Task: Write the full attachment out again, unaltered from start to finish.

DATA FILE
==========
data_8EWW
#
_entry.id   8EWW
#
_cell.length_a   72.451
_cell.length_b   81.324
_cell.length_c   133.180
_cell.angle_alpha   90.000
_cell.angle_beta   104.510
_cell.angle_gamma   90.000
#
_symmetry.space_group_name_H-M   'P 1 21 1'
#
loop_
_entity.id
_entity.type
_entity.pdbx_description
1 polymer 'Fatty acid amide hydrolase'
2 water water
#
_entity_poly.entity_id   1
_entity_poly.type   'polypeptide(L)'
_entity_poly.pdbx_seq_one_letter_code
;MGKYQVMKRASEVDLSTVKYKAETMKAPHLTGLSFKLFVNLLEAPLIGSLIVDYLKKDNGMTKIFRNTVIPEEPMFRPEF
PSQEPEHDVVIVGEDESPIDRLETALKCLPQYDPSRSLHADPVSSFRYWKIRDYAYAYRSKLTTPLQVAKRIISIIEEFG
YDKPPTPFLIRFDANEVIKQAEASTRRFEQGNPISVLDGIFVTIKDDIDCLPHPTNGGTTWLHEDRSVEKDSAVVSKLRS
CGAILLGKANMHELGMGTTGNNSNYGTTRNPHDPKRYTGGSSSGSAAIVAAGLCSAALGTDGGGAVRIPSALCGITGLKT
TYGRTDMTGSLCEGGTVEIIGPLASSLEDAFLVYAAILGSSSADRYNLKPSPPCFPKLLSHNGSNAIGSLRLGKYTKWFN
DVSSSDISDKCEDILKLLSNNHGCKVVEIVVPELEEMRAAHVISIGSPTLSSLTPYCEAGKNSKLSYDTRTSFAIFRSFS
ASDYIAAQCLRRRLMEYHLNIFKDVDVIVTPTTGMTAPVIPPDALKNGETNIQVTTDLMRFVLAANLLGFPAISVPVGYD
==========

data_8EWW
#
_entry.id   8EWW
#
_cell.length_a   72.451
_cell.length_b   81.324
_cell.length_c   133.180
_cell.angle_alpha   90.000
_cell.angle_beta   104.510
_cell.angle_gamma   90.000
#
_symmetry.space_group_name_H-M   'P 1 21 1'
#
loop_
_entity.id
_entity.type
_entity.pdbx_description
1 polymer 'Fatty acid amide hydrolase'
2 water water
#
_entity_poly.entity_id   1
_entity_poly.type   'polypeptide(L)'
_entity_poly.pdbx_seq_one_letter_code
;MGKYQVMKRASEVDLSTVKYKAETMKAPHLTGLSFKLFVNLLEAPLIGSLIVDYLKKDNGMTKIFRNTVIPEEPMFRPEF
PSQEPEHDVVIVGEDESPIDRLETALKCLPQYDPSRSLHADPVSSFRYWKIRDYAYAYRSKLTTPLQVAKRIISIIEEFG
YDKPPTPFLIRFDANEVIKQAEASTRRFEQGNPISVLDGIFVTIKDDIDCLPHPTNGGTTWLHEDRSVEKDSAVVSKLRS
CGAILLGKANMHELGMGTTGNNSNYGTTRNPHDPKRYTGGSSSGSAAIVAAGLCSAALGTDGGGAVRIPSALCGITGLKT
TYGRTDMTGSLCEGGTVEIIGPLASSLEDAFLVYAAILGSSSADRYNLKPSPPCFPKLLSHNGSNAIGSLRLGKYTKWFN
DVSSSDISDKCEDILKLLSNNHGCKVVEIVVPELEEMRAAHVISIGSPTLSSLTPYCEAGKNSKLSYDTRTSFAIFRSFS
ASDYIAAQCLRRRLMEYHLNIFKDVDVIVTPTTGMTAPVIPPDALKNGETNIQVTTDLMRFVLAANLLGFPAISVPVGYD